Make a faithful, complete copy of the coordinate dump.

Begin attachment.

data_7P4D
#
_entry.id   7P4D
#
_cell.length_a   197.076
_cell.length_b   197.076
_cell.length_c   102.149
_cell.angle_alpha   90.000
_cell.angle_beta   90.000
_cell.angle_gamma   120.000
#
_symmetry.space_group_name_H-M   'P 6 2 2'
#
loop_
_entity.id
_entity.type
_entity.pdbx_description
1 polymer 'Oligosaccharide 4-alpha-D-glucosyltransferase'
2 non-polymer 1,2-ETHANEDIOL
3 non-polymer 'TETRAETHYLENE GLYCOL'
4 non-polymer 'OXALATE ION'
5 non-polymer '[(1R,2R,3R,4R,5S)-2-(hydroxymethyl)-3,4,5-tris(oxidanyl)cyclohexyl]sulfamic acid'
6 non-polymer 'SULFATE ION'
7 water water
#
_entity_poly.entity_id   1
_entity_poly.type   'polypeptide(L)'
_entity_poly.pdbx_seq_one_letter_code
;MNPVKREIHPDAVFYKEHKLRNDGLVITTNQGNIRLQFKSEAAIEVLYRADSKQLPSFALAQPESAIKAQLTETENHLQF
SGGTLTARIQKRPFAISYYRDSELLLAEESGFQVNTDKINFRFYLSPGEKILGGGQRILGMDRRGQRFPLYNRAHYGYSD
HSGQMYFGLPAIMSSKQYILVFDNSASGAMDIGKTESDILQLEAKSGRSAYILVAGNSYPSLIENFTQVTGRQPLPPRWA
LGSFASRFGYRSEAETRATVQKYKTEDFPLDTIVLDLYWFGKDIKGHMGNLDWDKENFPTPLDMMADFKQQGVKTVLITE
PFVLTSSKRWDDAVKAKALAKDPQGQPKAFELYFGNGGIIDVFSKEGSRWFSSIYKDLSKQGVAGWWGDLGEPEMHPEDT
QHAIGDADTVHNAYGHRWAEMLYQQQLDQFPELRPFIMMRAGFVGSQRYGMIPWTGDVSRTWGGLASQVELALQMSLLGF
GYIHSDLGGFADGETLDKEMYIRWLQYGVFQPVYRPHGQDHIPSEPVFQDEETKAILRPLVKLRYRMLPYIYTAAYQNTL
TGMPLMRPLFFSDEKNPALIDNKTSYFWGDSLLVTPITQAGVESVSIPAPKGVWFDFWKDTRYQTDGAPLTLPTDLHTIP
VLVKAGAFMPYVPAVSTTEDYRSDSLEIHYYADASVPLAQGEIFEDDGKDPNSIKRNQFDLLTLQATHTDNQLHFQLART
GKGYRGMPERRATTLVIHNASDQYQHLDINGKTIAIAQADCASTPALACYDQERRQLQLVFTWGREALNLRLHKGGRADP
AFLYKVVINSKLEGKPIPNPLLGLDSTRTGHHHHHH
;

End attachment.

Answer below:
data_7P4D
#
_entry.id   7P4D
#
_cell.length_a   197.076
_cell.length_b   197.076
_cell.length_c   102.149
_cell.angle_alpha   90.000
_cell.angle_beta   90.000
_cell.angle_gamma   120.000
#
_symmetry.space_group_name_H-M   'P 6 2 2'
#
loop_
_entity.id
_entity.type
_entity.pdbx_description
1 polymer 'Oligosaccharide 4-alpha-D-glucosyltransferase'
2 non-polymer 1,2-ETHANEDIOL
3 non-polymer 'TETRAETHYLENE GLYCOL'
4 non-polymer 'OXALATE ION'
5 non-polymer '[(1R,2R,3R,4R,5S)-2-(hydroxymethyl)-3,4,5-tris(oxidanyl)cyclohexyl]sulfamic acid'
6 non-polymer 'SULFATE ION'
7 water water
#
_entity_poly.entity_id   1
_entity_poly.type   'polypeptide(L)'
_entity_poly.pdbx_seq_one_letter_code
;MNPVKREIHPDAVFYKEHKLRNDGLVITTNQGNIRLQFKSEAAIEVLYRADSKQLPSFALAQPESAIKAQLTETENHLQF
SGGTLTARIQKRPFAISYYRDSELLLAEESGFQVNTDKINFRFYLSPGEKILGGGQRILGMDRRGQRFPLYNRAHYGYSD
HSGQMYFGLPAIMSSKQYILVFDNSASGAMDIGKTESDILQLEAKSGRSAYILVAGNSYPSLIENFTQVTGRQPLPPRWA
LGSFASRFGYRSEAETRATVQKYKTEDFPLDTIVLDLYWFGKDIKGHMGNLDWDKENFPTPLDMMADFKQQGVKTVLITE
PFVLTSSKRWDDAVKAKALAKDPQGQPKAFELYFGNGGIIDVFSKEGSRWFSSIYKDLSKQGVAGWWGDLGEPEMHPEDT
QHAIGDADTVHNAYGHRWAEMLYQQQLDQFPELRPFIMMRAGFVGSQRYGMIPWTGDVSRTWGGLASQVELALQMSLLGF
GYIHSDLGGFADGETLDKEMYIRWLQYGVFQPVYRPHGQDHIPSEPVFQDEETKAILRPLVKLRYRMLPYIYTAAYQNTL
TGMPLMRPLFFSDEKNPALIDNKTSYFWGDSLLVTPITQAGVESVSIPAPKGVWFDFWKDTRYQTDGAPLTLPTDLHTIP
VLVKAGAFMPYVPAVSTTEDYRSDSLEIHYYADASVPLAQGEIFEDDGKDPNSIKRNQFDLLTLQATHTDNQLHFQLART
GKGYRGMPERRATTLVIHNASDQYQHLDINGKTIAIAQADCASTPALACYDQERRQLQLVFTWGREALNLRLHKGGRADP
AFLYKVVINSKLEGKPIPNPLLGLDSTRTGHHHHHH
;